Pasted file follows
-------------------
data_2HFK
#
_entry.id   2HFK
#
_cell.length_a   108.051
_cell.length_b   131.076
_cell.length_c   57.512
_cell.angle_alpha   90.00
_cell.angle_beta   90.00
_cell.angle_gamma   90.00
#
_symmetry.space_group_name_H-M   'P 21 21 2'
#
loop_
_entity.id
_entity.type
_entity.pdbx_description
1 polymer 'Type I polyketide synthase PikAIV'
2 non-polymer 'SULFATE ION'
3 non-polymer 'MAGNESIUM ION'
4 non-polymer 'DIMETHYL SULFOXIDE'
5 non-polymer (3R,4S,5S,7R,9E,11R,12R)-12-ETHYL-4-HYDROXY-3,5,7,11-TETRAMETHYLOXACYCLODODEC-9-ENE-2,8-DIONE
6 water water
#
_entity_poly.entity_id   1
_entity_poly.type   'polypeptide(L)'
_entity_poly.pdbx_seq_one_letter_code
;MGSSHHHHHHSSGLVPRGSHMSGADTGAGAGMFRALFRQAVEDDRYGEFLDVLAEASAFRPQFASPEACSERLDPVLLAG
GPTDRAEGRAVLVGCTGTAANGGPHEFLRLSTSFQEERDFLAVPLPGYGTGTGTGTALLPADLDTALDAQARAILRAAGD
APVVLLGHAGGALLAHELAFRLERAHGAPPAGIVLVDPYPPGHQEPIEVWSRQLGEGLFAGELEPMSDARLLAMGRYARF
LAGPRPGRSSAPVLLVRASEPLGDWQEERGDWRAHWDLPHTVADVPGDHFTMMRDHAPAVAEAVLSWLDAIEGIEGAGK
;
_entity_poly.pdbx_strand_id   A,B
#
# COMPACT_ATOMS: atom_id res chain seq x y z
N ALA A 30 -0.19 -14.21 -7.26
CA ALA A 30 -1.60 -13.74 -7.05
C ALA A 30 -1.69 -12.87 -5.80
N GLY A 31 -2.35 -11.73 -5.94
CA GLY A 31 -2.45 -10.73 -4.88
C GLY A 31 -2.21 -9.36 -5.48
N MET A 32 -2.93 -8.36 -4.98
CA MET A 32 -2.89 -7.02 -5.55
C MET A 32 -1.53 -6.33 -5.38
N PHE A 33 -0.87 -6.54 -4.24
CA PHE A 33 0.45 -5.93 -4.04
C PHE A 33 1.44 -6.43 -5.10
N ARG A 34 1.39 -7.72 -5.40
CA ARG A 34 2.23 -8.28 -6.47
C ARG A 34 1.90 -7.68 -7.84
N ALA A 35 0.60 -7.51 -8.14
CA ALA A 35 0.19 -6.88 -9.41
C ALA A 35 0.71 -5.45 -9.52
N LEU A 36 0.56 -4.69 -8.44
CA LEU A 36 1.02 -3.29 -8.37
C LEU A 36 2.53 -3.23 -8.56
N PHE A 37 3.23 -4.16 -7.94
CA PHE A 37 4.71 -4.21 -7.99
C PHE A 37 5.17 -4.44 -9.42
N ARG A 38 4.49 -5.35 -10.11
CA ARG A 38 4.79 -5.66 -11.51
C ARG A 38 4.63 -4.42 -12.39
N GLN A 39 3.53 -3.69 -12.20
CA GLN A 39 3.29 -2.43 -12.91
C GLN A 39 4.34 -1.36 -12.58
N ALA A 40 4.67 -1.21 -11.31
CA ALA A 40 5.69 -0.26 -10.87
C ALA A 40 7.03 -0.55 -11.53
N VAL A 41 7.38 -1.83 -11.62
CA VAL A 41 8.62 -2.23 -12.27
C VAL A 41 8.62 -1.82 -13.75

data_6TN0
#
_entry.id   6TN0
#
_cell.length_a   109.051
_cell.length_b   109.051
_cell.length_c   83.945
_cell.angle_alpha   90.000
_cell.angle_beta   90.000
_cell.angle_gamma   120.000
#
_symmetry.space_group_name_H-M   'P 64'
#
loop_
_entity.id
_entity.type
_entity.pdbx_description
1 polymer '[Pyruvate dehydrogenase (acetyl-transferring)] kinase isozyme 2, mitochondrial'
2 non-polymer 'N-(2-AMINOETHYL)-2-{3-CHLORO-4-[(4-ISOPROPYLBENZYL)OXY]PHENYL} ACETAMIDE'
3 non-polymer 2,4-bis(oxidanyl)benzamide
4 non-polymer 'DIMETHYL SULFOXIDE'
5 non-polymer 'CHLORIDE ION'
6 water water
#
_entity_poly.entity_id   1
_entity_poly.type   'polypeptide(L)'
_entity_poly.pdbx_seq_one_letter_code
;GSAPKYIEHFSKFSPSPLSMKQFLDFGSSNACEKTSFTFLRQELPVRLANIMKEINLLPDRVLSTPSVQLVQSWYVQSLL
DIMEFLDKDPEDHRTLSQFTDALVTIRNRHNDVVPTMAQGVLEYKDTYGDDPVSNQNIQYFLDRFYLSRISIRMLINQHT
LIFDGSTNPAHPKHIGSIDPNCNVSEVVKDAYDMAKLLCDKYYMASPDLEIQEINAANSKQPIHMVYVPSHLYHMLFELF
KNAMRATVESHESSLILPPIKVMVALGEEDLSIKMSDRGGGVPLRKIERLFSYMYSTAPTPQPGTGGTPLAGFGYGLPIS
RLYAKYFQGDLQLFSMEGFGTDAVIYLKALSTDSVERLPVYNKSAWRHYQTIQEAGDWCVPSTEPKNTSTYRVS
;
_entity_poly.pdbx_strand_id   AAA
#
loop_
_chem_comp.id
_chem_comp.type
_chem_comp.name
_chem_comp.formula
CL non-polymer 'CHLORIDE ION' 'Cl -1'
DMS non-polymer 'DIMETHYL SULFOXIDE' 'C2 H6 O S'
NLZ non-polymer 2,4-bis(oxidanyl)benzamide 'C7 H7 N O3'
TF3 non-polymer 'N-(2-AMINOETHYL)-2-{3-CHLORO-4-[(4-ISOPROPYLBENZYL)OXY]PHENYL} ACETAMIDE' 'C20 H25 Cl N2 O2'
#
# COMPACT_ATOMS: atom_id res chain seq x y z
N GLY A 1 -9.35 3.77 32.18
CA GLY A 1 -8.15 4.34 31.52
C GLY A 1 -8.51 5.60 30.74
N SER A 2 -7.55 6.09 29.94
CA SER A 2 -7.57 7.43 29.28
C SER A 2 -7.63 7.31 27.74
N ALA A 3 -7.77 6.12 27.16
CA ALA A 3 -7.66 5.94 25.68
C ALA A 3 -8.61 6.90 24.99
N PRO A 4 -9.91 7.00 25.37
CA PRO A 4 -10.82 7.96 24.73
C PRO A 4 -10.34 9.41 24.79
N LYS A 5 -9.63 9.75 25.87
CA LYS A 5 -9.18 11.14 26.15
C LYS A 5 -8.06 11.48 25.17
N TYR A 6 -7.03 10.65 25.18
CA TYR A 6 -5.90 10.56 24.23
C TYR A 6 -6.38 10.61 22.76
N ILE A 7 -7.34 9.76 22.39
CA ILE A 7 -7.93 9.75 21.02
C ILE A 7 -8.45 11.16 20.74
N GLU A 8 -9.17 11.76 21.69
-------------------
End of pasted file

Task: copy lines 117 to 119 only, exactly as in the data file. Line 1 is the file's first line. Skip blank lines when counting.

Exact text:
# COMPACT_ATOMS: atom_id res chain seq x y z
N GLY A 1 -9.35 3.77 32.18
CA GLY A 1 -8.15 4.34 31.52